BillShrink, a search engine that compares millions of product and service options against consumer needs, released the results of a study showing small business owners could end up paying more than $420 million in incremental finance charges this year because their cards aren't getting the same protections as consumer cards. The company surveyed more than 300 small businesses, finding many business card issuers have raised rates upward of 15 percent and some cardholders saw rates increase 27 percent in the last three months.
The survey found more than a quarter of all small businesses carry an average balance of $14,572, and smaller businesses (those with under $600,000 in monthly revenue) are more than twice as likely to carry a balance versus paying it off in full each month. Peter Pham, CEO of BillShrink, said part of the problem is that cash-strapped businesses are charging more on their credit cards as business lending continues to decrease.
"We did this research to shed light on the fact that small businesses are victim to the same egregious rate hikes consumers experienced before the oversight laws went into effect earlier this year," said Pham. "The lack of regulation, coupled with shrinking access to credit, is forcing many business owners to shift spending onto their personal cards, which can become a dangerous cycle negatively impacting their credit scores."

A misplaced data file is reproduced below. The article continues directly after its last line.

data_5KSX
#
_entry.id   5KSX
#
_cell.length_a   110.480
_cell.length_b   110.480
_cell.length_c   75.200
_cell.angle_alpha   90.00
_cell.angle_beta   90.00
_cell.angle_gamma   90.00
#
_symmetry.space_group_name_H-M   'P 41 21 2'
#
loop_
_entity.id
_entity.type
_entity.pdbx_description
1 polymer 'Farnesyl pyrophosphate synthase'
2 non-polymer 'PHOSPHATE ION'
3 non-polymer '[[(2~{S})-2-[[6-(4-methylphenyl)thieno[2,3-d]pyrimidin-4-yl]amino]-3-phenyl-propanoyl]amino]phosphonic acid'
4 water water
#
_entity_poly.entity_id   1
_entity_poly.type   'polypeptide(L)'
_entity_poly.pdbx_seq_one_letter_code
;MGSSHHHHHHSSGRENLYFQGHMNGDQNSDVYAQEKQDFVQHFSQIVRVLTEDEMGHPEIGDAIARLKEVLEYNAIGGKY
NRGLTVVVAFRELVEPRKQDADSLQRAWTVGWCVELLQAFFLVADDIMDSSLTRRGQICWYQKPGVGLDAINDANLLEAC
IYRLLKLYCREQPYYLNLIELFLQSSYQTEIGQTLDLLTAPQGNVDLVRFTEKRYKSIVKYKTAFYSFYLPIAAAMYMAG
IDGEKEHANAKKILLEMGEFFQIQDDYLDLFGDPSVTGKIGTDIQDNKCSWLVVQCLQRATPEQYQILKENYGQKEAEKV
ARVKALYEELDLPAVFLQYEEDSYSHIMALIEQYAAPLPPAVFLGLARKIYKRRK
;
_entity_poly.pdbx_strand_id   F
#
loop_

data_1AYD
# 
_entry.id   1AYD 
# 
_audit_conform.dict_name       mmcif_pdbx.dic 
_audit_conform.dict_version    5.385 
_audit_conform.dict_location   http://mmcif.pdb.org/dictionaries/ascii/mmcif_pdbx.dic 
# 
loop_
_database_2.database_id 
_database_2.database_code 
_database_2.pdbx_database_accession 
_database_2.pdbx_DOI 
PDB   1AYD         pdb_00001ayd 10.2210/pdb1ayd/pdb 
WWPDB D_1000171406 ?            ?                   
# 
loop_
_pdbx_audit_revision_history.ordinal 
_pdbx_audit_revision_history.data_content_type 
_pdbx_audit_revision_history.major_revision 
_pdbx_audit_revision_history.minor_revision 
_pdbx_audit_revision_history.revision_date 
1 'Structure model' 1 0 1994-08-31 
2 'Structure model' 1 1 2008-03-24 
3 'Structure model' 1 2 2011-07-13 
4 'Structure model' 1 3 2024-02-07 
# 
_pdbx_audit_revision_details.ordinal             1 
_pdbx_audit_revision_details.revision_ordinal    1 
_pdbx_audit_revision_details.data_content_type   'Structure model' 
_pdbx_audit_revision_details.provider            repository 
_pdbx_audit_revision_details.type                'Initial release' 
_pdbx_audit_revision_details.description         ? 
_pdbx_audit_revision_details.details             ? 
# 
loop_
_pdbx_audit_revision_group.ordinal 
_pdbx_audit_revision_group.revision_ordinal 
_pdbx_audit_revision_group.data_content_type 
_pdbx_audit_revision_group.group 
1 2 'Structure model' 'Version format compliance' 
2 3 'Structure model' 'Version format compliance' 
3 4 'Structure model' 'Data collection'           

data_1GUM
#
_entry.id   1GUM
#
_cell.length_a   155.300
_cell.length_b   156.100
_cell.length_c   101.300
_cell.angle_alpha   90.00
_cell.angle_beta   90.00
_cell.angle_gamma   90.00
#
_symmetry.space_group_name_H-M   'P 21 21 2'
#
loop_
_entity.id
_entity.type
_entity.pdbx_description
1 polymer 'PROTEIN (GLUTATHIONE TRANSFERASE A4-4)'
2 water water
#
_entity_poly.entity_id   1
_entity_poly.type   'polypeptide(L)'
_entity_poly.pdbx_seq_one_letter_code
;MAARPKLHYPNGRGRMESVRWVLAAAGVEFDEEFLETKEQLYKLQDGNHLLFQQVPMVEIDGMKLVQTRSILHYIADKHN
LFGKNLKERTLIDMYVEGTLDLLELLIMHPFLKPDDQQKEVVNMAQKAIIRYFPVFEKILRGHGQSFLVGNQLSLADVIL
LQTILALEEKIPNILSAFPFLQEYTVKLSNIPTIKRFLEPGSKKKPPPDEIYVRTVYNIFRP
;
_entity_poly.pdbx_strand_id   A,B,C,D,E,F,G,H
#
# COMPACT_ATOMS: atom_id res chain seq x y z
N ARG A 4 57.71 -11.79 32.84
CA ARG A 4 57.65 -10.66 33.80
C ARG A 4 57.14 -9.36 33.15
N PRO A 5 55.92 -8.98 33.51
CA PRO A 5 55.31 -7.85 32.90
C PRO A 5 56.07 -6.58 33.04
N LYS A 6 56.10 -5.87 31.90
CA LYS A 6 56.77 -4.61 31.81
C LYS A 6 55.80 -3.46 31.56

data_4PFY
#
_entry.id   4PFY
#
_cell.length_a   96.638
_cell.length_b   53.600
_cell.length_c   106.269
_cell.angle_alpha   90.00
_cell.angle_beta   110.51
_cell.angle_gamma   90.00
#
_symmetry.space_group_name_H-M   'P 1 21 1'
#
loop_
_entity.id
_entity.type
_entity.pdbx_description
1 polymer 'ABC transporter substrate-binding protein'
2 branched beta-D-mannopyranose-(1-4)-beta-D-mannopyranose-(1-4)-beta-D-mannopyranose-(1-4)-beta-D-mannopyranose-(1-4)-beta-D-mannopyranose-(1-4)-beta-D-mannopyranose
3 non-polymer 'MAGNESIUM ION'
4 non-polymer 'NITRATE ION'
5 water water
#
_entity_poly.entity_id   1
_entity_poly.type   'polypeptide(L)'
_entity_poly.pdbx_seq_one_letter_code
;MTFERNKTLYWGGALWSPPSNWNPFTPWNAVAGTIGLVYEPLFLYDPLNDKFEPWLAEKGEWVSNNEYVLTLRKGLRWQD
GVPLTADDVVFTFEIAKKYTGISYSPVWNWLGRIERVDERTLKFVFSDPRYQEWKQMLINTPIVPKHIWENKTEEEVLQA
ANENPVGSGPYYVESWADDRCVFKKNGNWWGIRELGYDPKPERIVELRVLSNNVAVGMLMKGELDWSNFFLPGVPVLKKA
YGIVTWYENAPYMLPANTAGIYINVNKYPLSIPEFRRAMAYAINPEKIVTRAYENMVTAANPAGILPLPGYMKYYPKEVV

According to the Federal Reserve, in the last quarter of 2009, business lending at smaller banks was down 13 percent. While businesses wait on proposed repurposing of $30 billion in TARP money to spur business lending, Pham said many small business owners must rely on their credit cards for cash flow. "That's not a new cash flow strategy, but it is now a more expensive one," he pointed out.
By contrast, the rates on consumer credit cards only increased an average of 1 percent in the last three months. A comparison of business credit card rates and consumer credit card rates reveals business cards are now seeing similar rate gouges imposed on consumer credit cards before the CARD Act passed in February 2010. BillShrink's study in August 2009 showed that purchase rates of consumer cards increased to nearly 20 percent in the first half of 2009.
However, the company noted some business card issuers are offering business owners protections they are mandated to give consumers. Capital One, BillShrink noted in the report, is the most business owner-friendly and has adopted quite a few CARD Act provisions: It is the only issuer to offer cardholders what BillShrink terms "fair allocation of payments," allowing payments to go toward balances with the highest interest rate.